Usage

RCropSize(height, width)

RCropSize(width)

Arguments

• height::Number : Height of cropped region
• width::Number : Width of cropped region

Examples

using Augmentor
img = testpattern()

# crop a randomly placed square of size 100
augment(img, RCropSize(100))
Augmentor.ReshapeType
Reshape <: Augmentor.Operation

Description

Reinterpret the shape of the given array of numbers or colorants. This is useful for example to create singleton-dimensions that deep learning frameworks may need for colorless images, or for converting an image array to a feature vector (and vice versa).

Usage

Reshape(dims)

Reshape(dims...)

Arguments

• dims : The new sizes for each dimension of the output image. Has to be specified as a Vararg{Int} or as a NTuple of Int.

Examples

julia> using Augmentor, Colors

julia> A = rand(10,10)
10×10 Array{Float64,2}:
[...]

julia> augment(A, Reshape(10,10,1)) # add trailing singleton dimension
10×10×1 Array{Float64,3}:
[...]
Augmentor.ResizeType
Resize <: Augmentor.ImageOperation

Description

Rescales the image to a fixed pre-specified pixel size.

This operation does not take any measures to preserve aspect ratio of the source image. Instead, the original image will simply be resized to the given dimensions. This is useful when one needs a set of images to all be of the exact same size.

Usage

Resize(; height=64, width=64)

Resize(size)

Resize(size...)

Arguments

• size : NTuple or Vararg of Int that denote the output size in pixel for each dimension.

Examples

using Augmentor
img = testpattern()

augment(img, Resize(30, 40))
Augmentor.RotateType
Rotate <: Augmentor.AffineOperation

Description

Rotate the image upwards for the given degree. This operation can only be performed as an affine transformation and will in general cause other operations of the pipeline to use their affine formulation as well (if they have one).

In contrast to the special case rotations (e.g. Rotate90, the type Rotate can describe any arbitrary number of degrees. It will always perform the rotation around the center of the image. This can be particularly useful when combining the operation with CropNative.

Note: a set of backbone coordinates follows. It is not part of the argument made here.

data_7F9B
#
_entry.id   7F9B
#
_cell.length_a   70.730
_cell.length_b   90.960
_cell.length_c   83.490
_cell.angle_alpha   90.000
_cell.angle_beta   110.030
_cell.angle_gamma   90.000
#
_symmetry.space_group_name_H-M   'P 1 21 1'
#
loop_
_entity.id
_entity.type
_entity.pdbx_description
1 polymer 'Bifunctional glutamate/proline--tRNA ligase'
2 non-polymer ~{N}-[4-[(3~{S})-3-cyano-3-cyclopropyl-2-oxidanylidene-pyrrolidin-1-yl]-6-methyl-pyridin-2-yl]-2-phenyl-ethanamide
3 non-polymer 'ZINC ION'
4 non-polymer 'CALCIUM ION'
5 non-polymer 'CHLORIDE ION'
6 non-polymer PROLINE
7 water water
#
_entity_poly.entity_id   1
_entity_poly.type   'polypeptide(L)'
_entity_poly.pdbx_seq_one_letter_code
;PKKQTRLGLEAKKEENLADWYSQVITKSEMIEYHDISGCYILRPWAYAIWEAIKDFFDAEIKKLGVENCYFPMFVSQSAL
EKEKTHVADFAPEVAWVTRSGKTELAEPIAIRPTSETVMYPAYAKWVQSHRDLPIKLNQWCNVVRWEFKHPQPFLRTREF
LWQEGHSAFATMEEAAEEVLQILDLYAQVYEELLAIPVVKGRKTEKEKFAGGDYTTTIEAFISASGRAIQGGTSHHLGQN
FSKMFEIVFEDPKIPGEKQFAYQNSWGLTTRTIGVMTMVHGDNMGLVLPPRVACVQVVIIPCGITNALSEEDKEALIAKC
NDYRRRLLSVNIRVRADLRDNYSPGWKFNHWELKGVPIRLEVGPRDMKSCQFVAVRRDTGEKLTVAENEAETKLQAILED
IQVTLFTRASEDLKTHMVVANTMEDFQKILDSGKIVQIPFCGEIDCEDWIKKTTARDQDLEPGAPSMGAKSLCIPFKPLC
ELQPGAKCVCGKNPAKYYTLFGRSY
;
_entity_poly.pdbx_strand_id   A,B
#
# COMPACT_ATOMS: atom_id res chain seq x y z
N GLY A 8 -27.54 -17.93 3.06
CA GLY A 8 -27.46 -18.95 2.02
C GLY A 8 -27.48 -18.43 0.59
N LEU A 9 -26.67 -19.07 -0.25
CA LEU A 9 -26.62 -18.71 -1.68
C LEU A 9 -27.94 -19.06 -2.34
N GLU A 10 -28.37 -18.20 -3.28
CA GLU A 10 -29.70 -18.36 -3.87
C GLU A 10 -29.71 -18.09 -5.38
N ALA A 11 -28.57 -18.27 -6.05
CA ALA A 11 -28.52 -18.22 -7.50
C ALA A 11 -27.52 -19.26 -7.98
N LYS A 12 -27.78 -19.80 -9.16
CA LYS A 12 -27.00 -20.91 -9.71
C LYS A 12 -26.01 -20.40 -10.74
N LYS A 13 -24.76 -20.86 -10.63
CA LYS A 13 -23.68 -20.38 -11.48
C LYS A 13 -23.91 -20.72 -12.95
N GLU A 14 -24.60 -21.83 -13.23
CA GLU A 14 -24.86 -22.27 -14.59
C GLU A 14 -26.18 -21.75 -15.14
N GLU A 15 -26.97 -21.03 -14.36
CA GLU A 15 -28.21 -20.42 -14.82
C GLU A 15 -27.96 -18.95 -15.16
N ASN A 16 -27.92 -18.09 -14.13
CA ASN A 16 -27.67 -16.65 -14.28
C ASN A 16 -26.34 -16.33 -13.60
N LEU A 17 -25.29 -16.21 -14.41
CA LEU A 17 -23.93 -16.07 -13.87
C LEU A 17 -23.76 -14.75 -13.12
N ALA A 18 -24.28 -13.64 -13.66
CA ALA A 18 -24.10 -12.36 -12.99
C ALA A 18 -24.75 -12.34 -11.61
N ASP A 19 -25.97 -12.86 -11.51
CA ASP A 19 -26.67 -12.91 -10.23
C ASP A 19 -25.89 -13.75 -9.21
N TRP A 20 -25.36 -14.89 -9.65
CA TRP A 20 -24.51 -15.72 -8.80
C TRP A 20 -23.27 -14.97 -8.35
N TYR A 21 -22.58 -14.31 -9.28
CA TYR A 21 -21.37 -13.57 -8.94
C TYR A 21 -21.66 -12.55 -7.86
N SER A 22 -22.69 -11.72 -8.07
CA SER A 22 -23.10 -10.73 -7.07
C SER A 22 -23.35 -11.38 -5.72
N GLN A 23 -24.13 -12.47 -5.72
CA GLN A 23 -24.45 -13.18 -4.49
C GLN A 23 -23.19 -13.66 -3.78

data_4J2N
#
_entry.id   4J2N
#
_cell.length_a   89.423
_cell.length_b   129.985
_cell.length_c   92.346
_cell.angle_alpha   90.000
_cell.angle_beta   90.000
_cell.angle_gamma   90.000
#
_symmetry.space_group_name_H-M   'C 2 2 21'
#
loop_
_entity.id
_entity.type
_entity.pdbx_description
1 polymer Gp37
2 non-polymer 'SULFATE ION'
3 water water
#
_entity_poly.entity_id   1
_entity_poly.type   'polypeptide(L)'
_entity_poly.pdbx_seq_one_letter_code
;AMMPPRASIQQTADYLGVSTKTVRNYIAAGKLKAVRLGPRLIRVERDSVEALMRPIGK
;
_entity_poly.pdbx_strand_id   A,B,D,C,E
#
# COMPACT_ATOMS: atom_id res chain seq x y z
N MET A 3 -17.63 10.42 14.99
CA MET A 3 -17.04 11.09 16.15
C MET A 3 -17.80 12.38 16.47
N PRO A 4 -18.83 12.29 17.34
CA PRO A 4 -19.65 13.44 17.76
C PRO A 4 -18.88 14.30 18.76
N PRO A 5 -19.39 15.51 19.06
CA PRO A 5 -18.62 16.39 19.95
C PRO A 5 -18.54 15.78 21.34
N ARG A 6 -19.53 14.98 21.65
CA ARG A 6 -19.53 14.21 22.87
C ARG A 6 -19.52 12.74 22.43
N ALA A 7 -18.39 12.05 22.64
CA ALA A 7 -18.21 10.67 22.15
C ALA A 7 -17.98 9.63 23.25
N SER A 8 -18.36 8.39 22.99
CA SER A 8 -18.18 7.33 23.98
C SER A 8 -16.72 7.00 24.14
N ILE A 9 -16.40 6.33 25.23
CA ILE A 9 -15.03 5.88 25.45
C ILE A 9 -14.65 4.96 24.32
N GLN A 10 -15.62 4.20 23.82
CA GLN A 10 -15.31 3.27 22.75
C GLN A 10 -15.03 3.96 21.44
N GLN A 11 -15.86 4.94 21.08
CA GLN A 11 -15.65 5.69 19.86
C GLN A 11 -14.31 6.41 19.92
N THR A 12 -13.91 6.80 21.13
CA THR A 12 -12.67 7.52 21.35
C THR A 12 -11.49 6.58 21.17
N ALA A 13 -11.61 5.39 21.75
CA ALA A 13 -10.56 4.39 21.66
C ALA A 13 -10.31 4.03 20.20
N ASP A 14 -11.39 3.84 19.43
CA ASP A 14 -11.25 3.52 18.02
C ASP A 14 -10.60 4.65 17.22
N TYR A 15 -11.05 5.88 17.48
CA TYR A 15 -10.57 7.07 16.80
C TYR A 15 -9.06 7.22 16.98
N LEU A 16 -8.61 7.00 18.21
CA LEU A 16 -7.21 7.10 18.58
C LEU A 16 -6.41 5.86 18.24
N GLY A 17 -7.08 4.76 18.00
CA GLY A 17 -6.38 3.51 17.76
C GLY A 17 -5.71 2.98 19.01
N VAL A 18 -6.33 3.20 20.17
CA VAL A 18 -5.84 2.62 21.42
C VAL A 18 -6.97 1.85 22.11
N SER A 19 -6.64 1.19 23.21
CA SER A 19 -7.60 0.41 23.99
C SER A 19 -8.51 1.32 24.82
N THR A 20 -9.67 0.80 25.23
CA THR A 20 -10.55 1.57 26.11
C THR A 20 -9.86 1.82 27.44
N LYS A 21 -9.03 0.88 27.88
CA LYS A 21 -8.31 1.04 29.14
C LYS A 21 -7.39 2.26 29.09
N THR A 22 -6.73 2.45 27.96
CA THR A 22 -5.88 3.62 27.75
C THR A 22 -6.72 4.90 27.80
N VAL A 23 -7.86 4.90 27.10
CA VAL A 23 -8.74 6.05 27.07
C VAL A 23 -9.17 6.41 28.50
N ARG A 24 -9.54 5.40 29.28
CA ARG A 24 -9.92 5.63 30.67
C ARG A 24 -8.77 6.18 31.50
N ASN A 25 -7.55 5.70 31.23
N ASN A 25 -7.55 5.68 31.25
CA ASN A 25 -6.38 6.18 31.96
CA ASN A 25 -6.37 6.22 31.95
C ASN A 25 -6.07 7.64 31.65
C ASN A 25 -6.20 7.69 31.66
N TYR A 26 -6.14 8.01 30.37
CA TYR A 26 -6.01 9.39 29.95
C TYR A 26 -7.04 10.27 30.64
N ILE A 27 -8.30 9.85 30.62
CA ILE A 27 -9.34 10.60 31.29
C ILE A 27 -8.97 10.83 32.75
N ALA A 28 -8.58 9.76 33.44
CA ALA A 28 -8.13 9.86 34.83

Usage

Rotate(degree)

Arguments

• degree : Real or AbstractVector of Real that denote the rotation angle(s) in degree. If a vector is provided, then a random element will be sampled each time the operation is applied.

Examples

using Augmentor
img = testpattern()

# rotate exactly 45 degree
augment(img, Rotate(45))

# rotate between 10 and 20 degree upwards
augment(img, Rotate(10:20))

# rotate one of the five specified degrees
augment(img, Rotate([-10, -5, 0, 5, 10]))
Augmentor.Rotate180Type
Rotate180 <: Augmentor.AffineOperation

Description

Rotates the image 180 degrees. This is a special case rotation because it can be performed very efficiently by simply rearranging the existing pixels. Furthermore, the output image will have the same dimensions as the input image.

If created using the parameter p, the operation will be lifted into Either(p=>Rotate180(), 1-p=>NoOp()), where p denotes the probability of applying Rotate180 and 1-p the probability for applying NoOp. See the documentation of Either for more information.

Usage

Rotate180()

Rotate180(p)

Arguments

• p::Number : Optional. Probability of applying the operation. Must be in the interval [0,1].

Examples

julia> using Augmentor

julia> img = [200 150; 50 1]
2×2 Array{Int64,2}:
200  150
50    1

julia> img_new = augment(img, Rotate180())
2×2 Array{Int64,2}:
1   50
150  200
Augmentor.Rotate270Type
Rotate270 <: Augmentor.AffineOperation

Description

Rotates the image upwards 270 degrees, which can also be described as rotating the image downwards 90 degrees. This is a special case rotation, because it can be performed very efficiently by simply rearranging the existing pixels. However, it is generally not the case that the output image will have the same size as the input image, which is something to be aware of.

If created using the parameter p, the operation will be lifted into Either(p=>Rotate270(), 1-p=>NoOp()), where p denotes the probability of applying Rotate270 and 1-p the probability for applying NoOp. See the documentation of Either for more information.

Usage

Rotate270()

Rotate270(p)

Arguments

• p::Number : Optional. Probability of applying the operation. Must be in the interval [0,1].

Examples

julia> using Augmentor

julia> img = [200 150; 50 1]
2×2 Array{Int64,2}:
200  150
50    1

julia> img_new = augment(img, Rotate270())